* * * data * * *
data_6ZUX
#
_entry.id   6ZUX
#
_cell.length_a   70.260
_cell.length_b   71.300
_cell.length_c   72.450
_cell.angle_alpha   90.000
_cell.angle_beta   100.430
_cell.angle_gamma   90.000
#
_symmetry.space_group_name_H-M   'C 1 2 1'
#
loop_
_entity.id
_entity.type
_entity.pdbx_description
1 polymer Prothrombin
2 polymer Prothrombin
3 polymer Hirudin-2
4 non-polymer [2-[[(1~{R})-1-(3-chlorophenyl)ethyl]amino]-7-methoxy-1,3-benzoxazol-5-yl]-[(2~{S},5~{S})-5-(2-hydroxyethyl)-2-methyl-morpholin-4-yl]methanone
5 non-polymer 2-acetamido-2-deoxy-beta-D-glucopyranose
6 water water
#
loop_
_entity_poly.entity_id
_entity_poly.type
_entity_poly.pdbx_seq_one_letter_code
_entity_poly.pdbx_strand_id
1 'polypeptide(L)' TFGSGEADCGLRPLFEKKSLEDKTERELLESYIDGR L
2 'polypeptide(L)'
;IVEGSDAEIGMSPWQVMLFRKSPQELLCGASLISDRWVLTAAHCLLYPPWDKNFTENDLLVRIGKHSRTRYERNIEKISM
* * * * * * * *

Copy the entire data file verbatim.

data_6ZUX
#
_entry.id   6ZUX
#
_cell.length_a   70.260
_cell.length_b   71.300
_cell.length_c   72.450
_cell.angle_alpha   90.000
_cell.angle_beta   100.430
_cell.angle_gamma   90.000
#
_symmetry.space_group_name_H-M   'C 1 2 1'
#
loop_
_entity.id
_entity.type
_entity.pdbx_description
1 polymer Prothrombin
2 polymer Prothrombin
3 polymer Hirudin-2
4 non-polymer [2-[[(1~{R})-1-(3-chlorophenyl)ethyl]amino]-7-methoxy-1,3-benzoxazol-5-yl]-[(2~{S},5~{S})-5-(2-hydroxyethyl)-2-methyl-morpholin-4-yl]methanone
5 non-polymer 2-acetamido-2-deoxy-beta-D-glucopyranose
6 water water
#
loop_
_entity_poly.entity_id
_entity_poly.type
_entity_poly.pdbx_seq_one_letter_code
_entity_poly.pdbx_strand_id
1 'polypeptide(L)' TFGSGEADCGLRPLFEKKSLEDKTERELLESYIDGR L
2 'polypeptide(L)'
;IVEGSDAEIGMSPWQVMLFRKSPQELLCGASLISDRWVLTAAHCLLYPPWDKNFTENDLLVRIGKHSRTRYERNIEKISM